Militarism and Milwaukee: Let Them Hold A Bake Sale To Build Bombers

In the previous issue of Rethinking Schools we called for a reappraisal of the federal military budget and noted its effect on the Milwaukee Public Schools. Today, with a serious classroom shortage in Mil­waukee, a federal budget deficit spinning out of control, and costly-aircraft carriers and airplanes self-destructing on what seems like a weekly basis, we must raise our voices as informed citizens.

The fact that our nation spends $300 billion on the military budget is a social obscenity. Our urban centers are in a pro­cess of decay, starvation and po_verty stalk. much of our planet, the ocean and earth have become toxic waste dumps and yet our taxes, technology, research efforts, and productive capabilities are being used to forge increasingly sophisticated weapons of destruction.

We must demand that our public offi­cials draw the connections between the underfunding of programs to address edu­cation, housing, employment, drug-addic­tion, and other social issues, and the over­-funding of wasteful military programs.

The history of this country has shown that most essential reforms are not achieved by waiting for Washington to act. Local citizens like ourselves advocated the elimination of child labor, demon­ strated for the right of women to vote, en­gaged fo direct action to end racial seg­ regation, and lobbied for equal educational opportunity for the disabled. Such move­ments started small and were given little chance to succeed. They did succeed, how­ever, thanks to the commitment and courage of millions of Americans.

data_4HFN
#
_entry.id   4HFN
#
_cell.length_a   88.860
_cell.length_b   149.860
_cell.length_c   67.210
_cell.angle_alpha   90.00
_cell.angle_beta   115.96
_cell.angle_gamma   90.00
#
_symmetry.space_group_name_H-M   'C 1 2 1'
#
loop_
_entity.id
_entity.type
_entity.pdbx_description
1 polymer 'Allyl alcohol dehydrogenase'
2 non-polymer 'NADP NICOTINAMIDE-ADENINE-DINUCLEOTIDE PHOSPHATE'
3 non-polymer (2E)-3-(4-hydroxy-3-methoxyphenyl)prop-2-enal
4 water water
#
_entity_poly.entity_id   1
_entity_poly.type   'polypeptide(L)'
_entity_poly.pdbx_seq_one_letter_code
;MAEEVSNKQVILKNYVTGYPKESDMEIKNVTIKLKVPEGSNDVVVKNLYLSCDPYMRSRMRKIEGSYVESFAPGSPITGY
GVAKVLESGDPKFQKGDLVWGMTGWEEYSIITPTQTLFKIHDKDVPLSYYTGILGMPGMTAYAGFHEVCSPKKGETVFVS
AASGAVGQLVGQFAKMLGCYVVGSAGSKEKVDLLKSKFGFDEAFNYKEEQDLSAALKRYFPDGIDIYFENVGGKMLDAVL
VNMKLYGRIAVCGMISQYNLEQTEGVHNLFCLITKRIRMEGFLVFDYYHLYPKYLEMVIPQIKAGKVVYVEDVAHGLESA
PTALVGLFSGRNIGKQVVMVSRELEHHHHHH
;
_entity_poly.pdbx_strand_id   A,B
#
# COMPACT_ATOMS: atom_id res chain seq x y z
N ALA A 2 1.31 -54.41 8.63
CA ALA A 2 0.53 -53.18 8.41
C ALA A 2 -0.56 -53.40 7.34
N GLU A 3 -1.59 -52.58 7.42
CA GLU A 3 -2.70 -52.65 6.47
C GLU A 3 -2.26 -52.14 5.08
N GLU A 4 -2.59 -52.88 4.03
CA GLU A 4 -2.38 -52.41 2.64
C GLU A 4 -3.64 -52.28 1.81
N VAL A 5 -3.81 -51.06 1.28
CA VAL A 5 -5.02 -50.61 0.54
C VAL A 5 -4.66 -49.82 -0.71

The moment is right for a new movement to shift our nation’s priorities away from militarism and towards education and other social needs. 

Given the priority Milwaukee has placed on improving education, we think it would be appropriate for leading citizens and organizations of our city to call together concerned citizens, from around the country to focus attention on the need to redirect our national priorities. If we start now, there is no reason why a national convocation cannot be held here by the end of 1990.

We suggest that local elected officials, community associations, PTA’s, students councils, Jobs With Peace, the Milwaukee Teachers’ Education Association, the Wis­consin Education Association, the Wis­consin Federation of Teachers, the Rain­bow Coalition, Milwaukee Area Technical College and others commence this process with a local meeting .this fall to discuss how we can pare down the huge military budget and devote more resources to meet­ fog educational and other human needs.

Someone once said that the needs of education would never be solved in this country until the military had to hold bake sales to build bombers. We agree, and hope that Mayor Norquist, County Executive Schulz, Superintendent Pe­terkin, Congresspersons Moody and Kleczka, and Senator Kohl (who ran on a promise to cut 10% from military spend­ing) will join us and others in leading the nationwide struggle to reorder our nation’s priorities.